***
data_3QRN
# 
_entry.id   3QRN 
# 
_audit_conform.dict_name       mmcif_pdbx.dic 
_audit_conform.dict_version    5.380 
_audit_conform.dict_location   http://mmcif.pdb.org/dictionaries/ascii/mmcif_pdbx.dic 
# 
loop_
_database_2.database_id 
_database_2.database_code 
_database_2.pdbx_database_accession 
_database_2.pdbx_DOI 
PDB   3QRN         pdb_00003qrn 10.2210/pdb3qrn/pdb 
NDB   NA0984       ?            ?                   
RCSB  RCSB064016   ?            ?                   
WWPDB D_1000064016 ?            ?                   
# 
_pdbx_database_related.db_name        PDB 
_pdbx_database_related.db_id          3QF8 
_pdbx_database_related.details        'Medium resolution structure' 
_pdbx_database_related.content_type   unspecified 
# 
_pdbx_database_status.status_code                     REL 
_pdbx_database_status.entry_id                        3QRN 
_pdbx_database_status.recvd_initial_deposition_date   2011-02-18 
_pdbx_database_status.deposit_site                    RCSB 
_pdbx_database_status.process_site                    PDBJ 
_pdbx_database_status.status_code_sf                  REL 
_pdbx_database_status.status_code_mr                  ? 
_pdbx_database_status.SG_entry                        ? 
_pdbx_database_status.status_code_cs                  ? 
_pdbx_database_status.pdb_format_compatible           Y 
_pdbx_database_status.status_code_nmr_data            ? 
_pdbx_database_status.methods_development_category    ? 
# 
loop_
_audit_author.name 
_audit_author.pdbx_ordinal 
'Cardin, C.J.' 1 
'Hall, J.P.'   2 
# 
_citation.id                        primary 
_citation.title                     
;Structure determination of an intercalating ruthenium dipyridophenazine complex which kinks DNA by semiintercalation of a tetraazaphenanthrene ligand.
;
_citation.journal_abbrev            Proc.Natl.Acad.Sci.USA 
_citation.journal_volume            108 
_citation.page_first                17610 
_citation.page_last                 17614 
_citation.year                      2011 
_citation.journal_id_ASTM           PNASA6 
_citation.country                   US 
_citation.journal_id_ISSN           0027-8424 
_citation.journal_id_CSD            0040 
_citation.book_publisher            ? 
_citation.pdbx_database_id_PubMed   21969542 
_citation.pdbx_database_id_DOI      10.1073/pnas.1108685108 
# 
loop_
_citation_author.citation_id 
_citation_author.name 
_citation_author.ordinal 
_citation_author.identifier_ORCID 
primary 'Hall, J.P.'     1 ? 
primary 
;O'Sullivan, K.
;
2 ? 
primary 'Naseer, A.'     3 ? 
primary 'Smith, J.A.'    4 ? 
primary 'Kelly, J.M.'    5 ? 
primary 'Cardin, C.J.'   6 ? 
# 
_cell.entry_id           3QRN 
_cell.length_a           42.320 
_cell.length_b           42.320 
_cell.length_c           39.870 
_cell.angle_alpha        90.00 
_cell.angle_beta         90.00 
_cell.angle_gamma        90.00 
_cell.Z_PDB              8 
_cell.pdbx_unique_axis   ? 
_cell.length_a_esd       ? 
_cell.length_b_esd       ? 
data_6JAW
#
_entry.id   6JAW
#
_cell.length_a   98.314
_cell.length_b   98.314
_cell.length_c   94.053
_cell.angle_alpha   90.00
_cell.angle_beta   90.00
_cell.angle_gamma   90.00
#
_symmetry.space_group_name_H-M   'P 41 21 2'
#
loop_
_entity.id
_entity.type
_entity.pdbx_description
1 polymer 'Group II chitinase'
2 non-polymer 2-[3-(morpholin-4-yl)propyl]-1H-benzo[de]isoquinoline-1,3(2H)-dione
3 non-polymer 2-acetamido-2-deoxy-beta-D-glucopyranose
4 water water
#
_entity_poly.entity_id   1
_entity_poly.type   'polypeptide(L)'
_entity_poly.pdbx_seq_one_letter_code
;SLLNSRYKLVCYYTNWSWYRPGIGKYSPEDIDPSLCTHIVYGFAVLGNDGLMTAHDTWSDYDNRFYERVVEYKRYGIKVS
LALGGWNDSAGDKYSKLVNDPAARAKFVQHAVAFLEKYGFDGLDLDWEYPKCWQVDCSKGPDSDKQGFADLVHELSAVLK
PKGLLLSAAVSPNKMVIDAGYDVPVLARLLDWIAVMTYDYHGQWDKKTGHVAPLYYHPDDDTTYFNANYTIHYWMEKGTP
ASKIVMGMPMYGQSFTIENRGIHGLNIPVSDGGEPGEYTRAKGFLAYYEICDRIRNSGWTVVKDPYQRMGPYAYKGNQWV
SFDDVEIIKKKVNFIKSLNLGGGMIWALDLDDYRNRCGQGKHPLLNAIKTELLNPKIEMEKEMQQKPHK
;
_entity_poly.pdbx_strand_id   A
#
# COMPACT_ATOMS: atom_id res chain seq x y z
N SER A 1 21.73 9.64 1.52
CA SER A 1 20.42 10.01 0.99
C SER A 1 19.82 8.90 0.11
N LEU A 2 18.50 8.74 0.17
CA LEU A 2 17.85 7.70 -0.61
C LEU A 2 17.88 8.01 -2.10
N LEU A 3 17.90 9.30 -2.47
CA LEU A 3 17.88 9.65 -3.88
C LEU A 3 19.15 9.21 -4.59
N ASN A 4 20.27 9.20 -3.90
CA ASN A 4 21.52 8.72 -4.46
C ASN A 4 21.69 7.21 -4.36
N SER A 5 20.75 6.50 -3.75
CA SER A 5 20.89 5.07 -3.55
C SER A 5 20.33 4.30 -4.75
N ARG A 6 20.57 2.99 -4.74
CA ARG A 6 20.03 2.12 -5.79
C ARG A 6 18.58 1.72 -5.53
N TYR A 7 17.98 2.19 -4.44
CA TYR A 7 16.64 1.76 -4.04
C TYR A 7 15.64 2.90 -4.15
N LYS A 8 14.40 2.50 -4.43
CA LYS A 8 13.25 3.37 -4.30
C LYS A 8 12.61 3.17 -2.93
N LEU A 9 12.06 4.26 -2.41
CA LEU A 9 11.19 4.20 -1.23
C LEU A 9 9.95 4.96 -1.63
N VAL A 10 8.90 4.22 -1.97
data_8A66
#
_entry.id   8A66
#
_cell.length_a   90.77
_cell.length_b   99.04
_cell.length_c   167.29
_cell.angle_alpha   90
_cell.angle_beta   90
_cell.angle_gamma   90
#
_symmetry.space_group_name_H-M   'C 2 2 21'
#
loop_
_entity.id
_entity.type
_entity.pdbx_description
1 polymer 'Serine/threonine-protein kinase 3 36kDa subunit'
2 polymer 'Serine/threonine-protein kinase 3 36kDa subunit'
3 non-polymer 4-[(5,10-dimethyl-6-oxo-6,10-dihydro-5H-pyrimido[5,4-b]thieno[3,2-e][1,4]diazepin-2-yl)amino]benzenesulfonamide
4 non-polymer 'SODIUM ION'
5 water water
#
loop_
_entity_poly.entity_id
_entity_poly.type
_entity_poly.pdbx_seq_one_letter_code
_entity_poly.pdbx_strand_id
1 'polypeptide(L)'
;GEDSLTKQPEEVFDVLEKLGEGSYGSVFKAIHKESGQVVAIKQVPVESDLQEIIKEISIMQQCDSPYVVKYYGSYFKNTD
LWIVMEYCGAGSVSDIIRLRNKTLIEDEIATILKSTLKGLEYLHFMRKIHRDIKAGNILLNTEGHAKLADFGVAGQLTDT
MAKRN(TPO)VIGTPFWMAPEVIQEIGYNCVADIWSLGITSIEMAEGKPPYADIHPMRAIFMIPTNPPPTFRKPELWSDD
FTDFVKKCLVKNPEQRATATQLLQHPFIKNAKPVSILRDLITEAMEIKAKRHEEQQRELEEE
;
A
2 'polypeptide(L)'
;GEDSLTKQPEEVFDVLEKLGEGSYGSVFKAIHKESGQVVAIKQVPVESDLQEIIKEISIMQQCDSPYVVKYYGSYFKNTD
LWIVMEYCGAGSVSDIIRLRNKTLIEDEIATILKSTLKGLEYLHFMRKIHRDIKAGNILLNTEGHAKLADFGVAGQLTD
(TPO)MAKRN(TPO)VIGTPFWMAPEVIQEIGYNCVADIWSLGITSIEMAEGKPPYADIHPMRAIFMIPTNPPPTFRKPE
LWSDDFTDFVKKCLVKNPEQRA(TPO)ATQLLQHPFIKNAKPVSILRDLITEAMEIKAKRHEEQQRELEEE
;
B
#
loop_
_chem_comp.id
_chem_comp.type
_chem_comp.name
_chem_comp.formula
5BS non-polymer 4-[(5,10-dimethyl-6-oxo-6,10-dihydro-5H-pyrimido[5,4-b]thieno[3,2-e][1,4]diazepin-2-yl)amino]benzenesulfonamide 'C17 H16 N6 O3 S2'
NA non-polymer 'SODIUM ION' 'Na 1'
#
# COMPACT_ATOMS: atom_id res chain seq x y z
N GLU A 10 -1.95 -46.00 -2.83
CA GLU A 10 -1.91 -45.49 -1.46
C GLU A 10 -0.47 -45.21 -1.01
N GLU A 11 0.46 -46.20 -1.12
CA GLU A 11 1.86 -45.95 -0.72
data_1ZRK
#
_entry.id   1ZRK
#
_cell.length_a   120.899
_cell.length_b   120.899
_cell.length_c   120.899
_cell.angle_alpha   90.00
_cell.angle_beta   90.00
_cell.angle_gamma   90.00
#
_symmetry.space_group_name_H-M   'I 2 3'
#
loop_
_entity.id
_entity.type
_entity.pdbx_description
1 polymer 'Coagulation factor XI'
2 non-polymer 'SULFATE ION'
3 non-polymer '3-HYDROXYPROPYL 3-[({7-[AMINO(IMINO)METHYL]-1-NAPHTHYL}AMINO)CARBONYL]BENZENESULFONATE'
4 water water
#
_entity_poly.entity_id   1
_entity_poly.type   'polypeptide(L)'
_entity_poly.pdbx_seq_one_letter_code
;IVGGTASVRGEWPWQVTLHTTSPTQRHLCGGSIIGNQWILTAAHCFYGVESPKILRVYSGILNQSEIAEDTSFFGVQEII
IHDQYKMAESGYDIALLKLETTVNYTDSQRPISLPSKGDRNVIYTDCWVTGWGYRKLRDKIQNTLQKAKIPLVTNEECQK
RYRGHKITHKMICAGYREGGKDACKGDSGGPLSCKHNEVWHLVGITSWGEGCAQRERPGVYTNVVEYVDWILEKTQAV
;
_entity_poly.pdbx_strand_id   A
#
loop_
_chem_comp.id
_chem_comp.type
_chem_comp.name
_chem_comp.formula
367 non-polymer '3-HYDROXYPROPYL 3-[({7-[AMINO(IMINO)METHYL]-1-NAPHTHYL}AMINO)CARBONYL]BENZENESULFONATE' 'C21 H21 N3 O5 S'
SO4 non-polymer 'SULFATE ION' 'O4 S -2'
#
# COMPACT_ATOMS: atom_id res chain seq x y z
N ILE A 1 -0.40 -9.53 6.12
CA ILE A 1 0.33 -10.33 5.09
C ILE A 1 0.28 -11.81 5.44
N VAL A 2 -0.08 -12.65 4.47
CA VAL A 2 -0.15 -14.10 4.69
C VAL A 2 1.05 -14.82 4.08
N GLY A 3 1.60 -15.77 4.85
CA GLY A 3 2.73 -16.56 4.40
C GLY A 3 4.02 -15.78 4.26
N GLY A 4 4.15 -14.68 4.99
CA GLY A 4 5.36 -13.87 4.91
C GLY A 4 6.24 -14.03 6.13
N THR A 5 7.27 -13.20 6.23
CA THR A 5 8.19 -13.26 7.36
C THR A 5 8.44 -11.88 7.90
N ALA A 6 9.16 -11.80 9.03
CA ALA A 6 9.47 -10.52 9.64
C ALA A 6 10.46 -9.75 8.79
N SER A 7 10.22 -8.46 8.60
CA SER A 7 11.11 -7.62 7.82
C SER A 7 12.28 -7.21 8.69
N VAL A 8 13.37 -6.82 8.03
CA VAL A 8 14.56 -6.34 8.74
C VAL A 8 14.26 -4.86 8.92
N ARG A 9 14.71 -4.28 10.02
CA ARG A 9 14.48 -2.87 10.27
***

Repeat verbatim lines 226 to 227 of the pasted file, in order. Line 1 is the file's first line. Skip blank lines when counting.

#
_entity_poly.entity_id   1